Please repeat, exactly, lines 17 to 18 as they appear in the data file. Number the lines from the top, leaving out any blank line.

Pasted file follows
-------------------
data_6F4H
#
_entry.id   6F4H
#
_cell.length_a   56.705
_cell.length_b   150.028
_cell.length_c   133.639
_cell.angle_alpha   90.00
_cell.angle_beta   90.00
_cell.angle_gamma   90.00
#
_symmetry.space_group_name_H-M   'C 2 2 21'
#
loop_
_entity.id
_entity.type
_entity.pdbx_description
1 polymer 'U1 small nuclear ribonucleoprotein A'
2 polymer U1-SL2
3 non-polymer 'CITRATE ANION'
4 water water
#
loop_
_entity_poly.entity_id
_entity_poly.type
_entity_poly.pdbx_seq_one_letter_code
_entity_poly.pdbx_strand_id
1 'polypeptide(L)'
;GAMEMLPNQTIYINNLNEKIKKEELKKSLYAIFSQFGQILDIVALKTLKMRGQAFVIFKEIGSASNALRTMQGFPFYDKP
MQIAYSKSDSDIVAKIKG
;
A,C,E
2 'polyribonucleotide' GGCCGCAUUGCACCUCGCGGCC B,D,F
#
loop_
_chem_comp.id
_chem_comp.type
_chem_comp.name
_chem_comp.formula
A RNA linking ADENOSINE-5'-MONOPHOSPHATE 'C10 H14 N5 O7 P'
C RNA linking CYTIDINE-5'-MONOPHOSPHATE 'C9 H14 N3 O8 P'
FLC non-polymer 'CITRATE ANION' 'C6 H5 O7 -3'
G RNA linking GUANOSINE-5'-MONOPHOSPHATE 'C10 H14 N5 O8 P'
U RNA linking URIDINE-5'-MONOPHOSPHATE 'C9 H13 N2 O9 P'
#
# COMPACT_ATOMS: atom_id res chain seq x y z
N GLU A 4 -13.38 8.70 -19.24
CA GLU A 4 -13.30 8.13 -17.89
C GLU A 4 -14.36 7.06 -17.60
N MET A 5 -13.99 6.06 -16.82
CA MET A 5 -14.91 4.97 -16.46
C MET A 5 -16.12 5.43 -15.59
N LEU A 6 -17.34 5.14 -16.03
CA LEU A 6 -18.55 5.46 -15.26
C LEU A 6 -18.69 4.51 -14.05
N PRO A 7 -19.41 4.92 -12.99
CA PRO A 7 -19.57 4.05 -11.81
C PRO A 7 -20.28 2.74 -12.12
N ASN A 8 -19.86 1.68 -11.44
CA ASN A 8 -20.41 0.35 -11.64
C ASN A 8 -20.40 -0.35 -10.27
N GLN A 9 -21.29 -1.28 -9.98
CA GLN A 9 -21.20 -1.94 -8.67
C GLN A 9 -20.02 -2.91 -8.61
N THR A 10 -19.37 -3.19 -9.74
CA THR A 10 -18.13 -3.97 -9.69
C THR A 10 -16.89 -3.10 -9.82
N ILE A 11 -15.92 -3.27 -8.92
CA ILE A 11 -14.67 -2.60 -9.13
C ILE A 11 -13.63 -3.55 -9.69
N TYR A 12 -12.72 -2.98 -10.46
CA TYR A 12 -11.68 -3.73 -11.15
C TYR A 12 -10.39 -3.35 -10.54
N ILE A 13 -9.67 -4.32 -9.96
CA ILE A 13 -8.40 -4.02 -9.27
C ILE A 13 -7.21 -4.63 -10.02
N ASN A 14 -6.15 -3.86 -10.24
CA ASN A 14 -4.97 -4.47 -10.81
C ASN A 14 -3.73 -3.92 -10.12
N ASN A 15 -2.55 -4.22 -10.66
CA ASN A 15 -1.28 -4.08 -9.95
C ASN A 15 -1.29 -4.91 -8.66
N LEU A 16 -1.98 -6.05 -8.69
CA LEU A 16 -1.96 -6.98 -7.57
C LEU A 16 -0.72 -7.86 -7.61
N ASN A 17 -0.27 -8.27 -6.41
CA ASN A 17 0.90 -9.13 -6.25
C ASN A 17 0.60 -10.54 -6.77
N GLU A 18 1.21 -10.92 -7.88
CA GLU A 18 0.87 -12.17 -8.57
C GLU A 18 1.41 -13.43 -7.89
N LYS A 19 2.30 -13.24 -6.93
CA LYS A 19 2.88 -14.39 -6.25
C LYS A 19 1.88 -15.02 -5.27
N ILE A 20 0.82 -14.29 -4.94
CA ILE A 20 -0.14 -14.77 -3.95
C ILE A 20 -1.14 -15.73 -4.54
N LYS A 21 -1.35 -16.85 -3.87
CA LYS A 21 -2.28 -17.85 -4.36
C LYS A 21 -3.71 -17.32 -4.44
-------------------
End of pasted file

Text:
_entity.pdbx_description
1 polymer 'U1 small nuclear ribonucleoprotein A'